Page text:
We are guided by three key questions...

What are the cell types of the mammalian spinal cord? Using single nucleus RNA sequencing, we established the first molecular and cellular atlas of the adult spinal cord. This work identified different organization of the dorsal and ventral regions of the spinal cord, revealed novel populations, and serves as an important reference to our field. In ongoing work, we use similar techniques to probe cell-type specific changes in different behaviors and in response to injury and disease. We're particularly interested in how the unique molecular repertoire of each population serves its cellular and circuit functions.

How do specific spinal cord cell types contribute to behavior? We use mouse genetics, cell type specific manipulations, and behavioral analysis to reveal how neuronal populations contribute to movement and to motor learning. We want to know how motor programs are encoded within spinal circuits.? Do particular spinal populations contribute specific computations in motor control? Can we relate cell-type connectivity, location, or other cellular features to function?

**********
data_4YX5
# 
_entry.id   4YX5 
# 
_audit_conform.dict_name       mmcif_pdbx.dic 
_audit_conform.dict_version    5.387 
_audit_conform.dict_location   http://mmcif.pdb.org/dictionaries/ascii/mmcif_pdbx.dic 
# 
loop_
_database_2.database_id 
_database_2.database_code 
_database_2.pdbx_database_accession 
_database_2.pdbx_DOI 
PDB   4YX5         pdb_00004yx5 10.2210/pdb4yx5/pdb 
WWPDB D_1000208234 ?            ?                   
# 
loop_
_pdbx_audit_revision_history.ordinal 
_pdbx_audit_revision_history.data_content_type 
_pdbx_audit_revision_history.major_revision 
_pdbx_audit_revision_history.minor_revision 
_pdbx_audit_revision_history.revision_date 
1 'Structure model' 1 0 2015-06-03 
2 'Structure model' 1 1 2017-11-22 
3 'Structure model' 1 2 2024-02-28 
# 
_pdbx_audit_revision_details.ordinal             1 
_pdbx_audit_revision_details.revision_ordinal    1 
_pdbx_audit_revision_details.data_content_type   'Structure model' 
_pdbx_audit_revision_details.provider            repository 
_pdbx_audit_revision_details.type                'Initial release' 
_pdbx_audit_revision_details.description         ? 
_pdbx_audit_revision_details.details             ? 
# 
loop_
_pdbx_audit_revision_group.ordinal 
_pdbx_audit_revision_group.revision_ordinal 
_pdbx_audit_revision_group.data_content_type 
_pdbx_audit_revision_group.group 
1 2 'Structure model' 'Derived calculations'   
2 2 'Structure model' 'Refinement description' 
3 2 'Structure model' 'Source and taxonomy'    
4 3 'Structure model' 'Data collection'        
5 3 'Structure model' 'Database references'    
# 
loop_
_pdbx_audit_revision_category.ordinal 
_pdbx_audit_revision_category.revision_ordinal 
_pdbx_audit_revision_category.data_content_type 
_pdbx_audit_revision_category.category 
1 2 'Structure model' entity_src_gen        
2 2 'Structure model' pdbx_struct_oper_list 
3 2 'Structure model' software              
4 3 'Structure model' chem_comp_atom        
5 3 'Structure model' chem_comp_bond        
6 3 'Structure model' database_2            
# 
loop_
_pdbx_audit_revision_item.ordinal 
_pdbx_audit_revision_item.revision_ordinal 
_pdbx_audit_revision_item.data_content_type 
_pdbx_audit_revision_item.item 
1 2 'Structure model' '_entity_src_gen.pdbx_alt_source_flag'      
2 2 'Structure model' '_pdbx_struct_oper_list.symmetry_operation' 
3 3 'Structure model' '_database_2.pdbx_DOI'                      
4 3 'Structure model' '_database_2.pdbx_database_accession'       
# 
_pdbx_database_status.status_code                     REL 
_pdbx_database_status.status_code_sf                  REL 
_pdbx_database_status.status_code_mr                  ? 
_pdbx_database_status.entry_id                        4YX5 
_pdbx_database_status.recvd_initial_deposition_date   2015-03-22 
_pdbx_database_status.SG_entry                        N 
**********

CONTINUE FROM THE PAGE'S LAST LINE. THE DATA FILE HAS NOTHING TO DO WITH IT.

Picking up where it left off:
How are spinal cord cells incorporated into central nervous system-wide circuits for motor control? We want to know how descending pathways from the brain recruit specific spinal cord cells and circuits to enact movements. What are the roles of parallel descending pathways? We found a direct projection from the cerebellum to the spinal cord that is critical for motor behavior. Now, we want to know how spinal circuits can be dynamically recruited by descending pathways in different behavioral contexts.